Astros pitcher Zack Greinke is one of the more unique personalities in baseball, and that doesn’t just apply to how he handles himself off the field. Several times this season, Greinke has signaled his pitches to the batter — basically taking the guessing game away from the hitter.

It was fun — albeit bizarre — to see during the season. Some saw it as Greinke’s response to the Astros cheating scandal.

But no coach would advise Greinke to signal his pitches to the opposing hitter during a postseason game. The stakes are just too high.

Well, many fans thought Greinke went ahead and did so to Ramon Laureano during Thursday’s ALDS Game 4 matchup with the A’s. It did not go well.

With two runners on in the second inning, Greinke appeared to signal a breaking pitch — or two fingers — to Laureano (or catcher Martin Maldonado) and proceeded to throw an 85 mph slider.

Laureano went on to hit a long home run beyond the left-center field wall. And, sure, Laureano probably would have driven a middle-middle breaking ball regardless. But it certainly didn’t help Greinke’s cause to let the hitter know to sit back on a breaking pitch if that was what actually happened.

Former MLB pitcher Brandon McCarthy suggested that Greinke was likely going through pitch sequences and not calling his actual pitch to Laureano because that would be madness.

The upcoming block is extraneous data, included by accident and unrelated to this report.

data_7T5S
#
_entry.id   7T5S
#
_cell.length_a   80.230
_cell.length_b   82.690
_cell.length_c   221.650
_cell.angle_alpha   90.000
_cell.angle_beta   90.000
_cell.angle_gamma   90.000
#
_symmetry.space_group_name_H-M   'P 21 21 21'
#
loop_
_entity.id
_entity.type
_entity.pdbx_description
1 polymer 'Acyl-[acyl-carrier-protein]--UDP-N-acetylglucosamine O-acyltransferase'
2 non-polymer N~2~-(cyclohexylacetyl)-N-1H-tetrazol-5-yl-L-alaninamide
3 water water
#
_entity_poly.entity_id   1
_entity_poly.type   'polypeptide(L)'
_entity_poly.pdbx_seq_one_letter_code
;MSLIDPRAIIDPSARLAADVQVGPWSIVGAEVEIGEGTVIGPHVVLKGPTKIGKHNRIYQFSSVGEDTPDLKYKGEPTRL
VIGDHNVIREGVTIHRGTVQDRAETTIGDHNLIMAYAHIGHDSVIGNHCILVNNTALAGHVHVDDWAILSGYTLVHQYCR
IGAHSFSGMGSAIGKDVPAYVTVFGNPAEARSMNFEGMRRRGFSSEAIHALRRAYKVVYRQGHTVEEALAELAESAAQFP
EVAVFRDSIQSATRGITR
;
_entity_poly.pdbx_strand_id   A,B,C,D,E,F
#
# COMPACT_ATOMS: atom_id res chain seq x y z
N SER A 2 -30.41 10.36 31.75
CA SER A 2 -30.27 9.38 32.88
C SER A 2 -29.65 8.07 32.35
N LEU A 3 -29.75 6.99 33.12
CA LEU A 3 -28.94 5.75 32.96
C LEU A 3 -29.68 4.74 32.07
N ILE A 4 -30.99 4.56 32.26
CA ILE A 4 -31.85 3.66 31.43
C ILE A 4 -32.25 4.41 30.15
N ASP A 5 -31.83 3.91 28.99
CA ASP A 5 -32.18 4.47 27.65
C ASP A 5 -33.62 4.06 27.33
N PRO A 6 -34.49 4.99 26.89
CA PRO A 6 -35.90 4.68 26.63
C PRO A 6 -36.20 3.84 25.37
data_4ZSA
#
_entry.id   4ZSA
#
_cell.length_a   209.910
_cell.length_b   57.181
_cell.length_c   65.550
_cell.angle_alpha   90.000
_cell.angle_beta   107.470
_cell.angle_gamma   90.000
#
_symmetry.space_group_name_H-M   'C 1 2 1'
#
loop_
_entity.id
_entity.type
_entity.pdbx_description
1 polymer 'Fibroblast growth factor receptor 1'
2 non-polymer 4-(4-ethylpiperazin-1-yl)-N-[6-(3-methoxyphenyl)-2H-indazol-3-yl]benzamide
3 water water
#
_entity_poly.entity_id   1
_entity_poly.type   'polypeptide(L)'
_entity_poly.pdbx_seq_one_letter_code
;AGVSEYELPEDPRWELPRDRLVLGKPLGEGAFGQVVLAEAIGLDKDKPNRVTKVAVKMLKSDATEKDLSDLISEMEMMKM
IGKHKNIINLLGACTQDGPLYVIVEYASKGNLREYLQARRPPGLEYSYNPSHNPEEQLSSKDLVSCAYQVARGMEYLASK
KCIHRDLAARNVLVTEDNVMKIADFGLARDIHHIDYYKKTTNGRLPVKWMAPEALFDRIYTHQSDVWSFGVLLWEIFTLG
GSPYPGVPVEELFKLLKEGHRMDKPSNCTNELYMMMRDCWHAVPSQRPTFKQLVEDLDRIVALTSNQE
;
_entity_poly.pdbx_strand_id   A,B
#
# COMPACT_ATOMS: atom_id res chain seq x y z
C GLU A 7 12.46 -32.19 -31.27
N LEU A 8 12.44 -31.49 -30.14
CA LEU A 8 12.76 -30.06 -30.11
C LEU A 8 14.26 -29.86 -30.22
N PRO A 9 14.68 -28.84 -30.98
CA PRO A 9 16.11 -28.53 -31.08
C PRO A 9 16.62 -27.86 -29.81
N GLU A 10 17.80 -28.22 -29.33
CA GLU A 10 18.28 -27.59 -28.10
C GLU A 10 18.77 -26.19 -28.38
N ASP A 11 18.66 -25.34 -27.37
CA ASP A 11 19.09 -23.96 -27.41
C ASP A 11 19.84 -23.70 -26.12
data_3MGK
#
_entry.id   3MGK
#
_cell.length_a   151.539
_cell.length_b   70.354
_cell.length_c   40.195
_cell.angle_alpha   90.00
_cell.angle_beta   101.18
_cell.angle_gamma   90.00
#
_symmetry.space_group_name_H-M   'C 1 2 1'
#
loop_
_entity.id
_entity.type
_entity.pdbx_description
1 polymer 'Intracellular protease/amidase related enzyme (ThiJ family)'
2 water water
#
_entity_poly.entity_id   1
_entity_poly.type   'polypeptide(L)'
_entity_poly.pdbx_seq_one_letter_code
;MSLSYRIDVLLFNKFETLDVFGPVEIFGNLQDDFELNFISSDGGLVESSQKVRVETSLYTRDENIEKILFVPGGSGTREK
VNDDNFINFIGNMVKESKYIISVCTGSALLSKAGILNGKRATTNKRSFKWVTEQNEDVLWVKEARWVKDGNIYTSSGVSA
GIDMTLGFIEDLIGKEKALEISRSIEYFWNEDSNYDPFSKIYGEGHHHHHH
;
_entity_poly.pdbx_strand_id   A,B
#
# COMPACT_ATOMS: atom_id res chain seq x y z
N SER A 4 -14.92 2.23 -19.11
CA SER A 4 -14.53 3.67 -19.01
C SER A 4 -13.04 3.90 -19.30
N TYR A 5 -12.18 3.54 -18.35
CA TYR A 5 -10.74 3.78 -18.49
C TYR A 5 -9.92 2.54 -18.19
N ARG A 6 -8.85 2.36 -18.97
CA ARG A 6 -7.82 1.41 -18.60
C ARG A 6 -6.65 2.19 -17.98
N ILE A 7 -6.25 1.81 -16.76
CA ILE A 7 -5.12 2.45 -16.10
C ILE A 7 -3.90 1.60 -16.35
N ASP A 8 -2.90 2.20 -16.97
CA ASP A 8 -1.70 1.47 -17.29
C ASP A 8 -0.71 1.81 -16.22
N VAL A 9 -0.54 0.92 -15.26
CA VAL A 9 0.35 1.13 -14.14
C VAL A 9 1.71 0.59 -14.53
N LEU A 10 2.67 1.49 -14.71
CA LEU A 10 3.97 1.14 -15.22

But, again, Greinke isn’t your typical pitcher. And back in August, Greinke explained that he likes to throw out signs that are different pitches. Via the Houston Chronicle:

Greinke said he only gives away his signs when runners are aboard. He likes to work fast. Shaking off Maldonado and going to a new set of signs could take too long. …

“I don’t like taking a long time with a man on second base, especially,” Greinke said. “I’m trying to find ways to speed that up. So far this year has been good, but it got messed up today.” …

“Sometimes I call the same pitch that I throw,” Greinke said. “Most of the time it’s not the same pitch.”

So, it could have just been an unfortunate coincidence that a breaking ball followed an unintentional signal for one. Or … he actually was communicating with Maldonado about his pitch selection in plain sight. Either way, you can’t be doing that in the postseason, Zack.

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